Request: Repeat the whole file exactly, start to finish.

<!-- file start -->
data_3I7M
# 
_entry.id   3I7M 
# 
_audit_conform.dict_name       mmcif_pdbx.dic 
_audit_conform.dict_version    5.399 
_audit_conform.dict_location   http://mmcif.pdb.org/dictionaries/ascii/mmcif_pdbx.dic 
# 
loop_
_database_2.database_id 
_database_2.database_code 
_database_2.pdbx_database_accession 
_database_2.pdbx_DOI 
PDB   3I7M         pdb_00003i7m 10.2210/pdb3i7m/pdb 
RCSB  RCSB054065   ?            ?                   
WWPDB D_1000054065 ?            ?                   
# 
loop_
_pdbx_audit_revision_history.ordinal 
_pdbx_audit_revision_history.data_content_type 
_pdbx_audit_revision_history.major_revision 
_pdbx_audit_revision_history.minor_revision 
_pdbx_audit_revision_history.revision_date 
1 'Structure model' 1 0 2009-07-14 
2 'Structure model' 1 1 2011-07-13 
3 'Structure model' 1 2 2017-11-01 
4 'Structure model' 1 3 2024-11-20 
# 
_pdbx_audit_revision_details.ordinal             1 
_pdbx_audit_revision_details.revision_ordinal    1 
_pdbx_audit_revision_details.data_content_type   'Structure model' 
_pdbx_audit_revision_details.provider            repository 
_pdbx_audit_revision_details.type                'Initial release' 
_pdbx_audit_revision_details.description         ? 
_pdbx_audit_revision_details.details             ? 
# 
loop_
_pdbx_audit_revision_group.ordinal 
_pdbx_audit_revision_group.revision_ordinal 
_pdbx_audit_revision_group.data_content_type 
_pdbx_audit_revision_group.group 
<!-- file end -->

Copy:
data_3I7M
# 
_entry.id   3I7M 
# 
_audit_conform.dict_name       mmcif_pdbx.dic 
_audit_conform.dict_version    5.399 
_audit_conform.dict_location   http://mmcif.pdb.org/dictionaries/ascii/mmcif_pdbx.dic 
# 
loop_
_database_2.database_id 
_database_2.database_code 
_database_2.pdbx_database_accession 
_database_2.pdbx_DOI 
PDB   3I7M         pdb_00003i7m 10.2210/pdb3i7m/pdb 
RCSB  RCSB054065   ?            ?                   
WWPDB D_1000054065 ?            ?                   
# 
loop_
_pdbx_audit_revision_history.ordinal 
_pdbx_audit_revision_history.data_content_type 
_pdbx_audit_revision_history.major_revision 
_pdbx_audit_revision_history.minor_revision 
_pdbx_audit_revision_history.revision_date 
1 'Structure model' 1 0 2009-07-14 
2 'Structure model' 1 1 2011-07-13 
3 'Structure model' 1 2 2017-11-01 
4 'Structure model' 1 3 2024-11-20 
# 
_pdbx_audit_revision_details.ordinal             1 
_pdbx_audit_revision_details.revision_ordinal    1 
_pdbx_audit_revision_details.data_content_type   'Structure model' 
_pdbx_audit_revision_details.provider            repository 
_pdbx_audit_revision_details.type                'Initial release' 
_pdbx_audit_revision_details.description         ? 
_pdbx_audit_revision_details.details             ? 
# 
loop_
_pdbx_audit_revision_group.ordinal 
_pdbx_audit_revision_group.revision_ordinal 
_pdbx_audit_revision_group.data_content_type 
_pdbx_audit_revision_group.group 